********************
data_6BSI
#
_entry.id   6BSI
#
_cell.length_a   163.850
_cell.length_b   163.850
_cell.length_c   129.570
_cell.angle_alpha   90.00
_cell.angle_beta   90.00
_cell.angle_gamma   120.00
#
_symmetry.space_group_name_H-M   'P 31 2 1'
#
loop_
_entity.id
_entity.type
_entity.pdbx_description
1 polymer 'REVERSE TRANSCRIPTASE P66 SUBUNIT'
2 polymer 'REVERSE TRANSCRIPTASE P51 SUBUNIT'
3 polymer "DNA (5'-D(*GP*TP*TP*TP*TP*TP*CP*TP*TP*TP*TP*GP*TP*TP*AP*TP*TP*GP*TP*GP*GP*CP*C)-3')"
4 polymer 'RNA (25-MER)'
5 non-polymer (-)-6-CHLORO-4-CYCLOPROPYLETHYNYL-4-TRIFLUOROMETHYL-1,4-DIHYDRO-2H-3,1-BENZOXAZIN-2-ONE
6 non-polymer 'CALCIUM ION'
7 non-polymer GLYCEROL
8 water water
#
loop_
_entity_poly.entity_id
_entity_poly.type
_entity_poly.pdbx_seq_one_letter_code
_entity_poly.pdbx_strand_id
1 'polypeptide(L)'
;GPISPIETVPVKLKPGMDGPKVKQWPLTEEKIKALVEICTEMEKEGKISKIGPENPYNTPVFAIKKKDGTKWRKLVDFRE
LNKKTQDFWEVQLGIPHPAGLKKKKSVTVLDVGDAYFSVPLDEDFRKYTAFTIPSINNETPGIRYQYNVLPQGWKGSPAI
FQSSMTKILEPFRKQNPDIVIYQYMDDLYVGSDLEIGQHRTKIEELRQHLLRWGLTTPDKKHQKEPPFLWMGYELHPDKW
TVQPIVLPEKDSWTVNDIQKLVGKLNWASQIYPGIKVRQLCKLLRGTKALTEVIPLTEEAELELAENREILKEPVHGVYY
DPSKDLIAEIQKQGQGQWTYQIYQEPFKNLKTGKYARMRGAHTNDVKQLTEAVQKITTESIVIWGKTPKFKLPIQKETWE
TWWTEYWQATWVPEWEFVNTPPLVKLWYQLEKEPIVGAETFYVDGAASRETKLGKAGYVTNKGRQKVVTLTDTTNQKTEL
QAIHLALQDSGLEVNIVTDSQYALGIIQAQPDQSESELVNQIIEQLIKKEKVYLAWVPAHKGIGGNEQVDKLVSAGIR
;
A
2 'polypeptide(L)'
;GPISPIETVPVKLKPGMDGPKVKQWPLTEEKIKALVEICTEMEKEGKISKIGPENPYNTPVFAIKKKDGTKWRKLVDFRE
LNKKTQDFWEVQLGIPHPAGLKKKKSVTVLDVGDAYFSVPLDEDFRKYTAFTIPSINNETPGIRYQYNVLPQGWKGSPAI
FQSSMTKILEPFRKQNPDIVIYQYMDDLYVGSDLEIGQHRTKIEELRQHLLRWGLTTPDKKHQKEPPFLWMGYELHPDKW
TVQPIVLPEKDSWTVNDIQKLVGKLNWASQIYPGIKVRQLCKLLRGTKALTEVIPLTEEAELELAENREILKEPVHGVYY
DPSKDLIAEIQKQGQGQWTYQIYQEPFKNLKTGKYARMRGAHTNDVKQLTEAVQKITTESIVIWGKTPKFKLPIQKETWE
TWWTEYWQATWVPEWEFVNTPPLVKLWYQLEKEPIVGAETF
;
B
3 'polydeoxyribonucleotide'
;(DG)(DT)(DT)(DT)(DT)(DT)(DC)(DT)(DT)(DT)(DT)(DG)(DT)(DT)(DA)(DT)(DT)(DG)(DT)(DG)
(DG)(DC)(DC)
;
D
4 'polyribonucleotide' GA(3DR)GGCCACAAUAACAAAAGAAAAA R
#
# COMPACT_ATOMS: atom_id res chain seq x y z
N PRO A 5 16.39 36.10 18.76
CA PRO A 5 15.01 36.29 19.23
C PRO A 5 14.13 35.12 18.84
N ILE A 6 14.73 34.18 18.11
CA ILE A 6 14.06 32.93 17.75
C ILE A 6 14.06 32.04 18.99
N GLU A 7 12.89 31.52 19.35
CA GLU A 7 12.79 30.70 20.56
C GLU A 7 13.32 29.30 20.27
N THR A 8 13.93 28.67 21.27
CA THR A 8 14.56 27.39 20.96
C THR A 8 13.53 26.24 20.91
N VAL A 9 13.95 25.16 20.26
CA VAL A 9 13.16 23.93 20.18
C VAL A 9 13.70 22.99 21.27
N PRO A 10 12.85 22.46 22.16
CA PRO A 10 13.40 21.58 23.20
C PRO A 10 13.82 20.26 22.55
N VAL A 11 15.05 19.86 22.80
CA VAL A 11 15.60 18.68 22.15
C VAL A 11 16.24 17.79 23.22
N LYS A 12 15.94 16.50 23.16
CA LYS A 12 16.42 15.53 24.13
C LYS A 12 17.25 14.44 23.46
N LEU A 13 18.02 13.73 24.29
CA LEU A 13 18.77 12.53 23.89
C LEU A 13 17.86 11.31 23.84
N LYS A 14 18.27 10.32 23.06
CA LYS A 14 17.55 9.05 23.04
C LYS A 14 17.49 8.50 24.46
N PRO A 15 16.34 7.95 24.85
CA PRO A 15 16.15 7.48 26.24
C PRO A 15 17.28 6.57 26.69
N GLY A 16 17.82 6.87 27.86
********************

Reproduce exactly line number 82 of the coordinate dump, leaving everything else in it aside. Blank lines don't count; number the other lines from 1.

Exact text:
C LYS A 12 17.25 14.44 23.46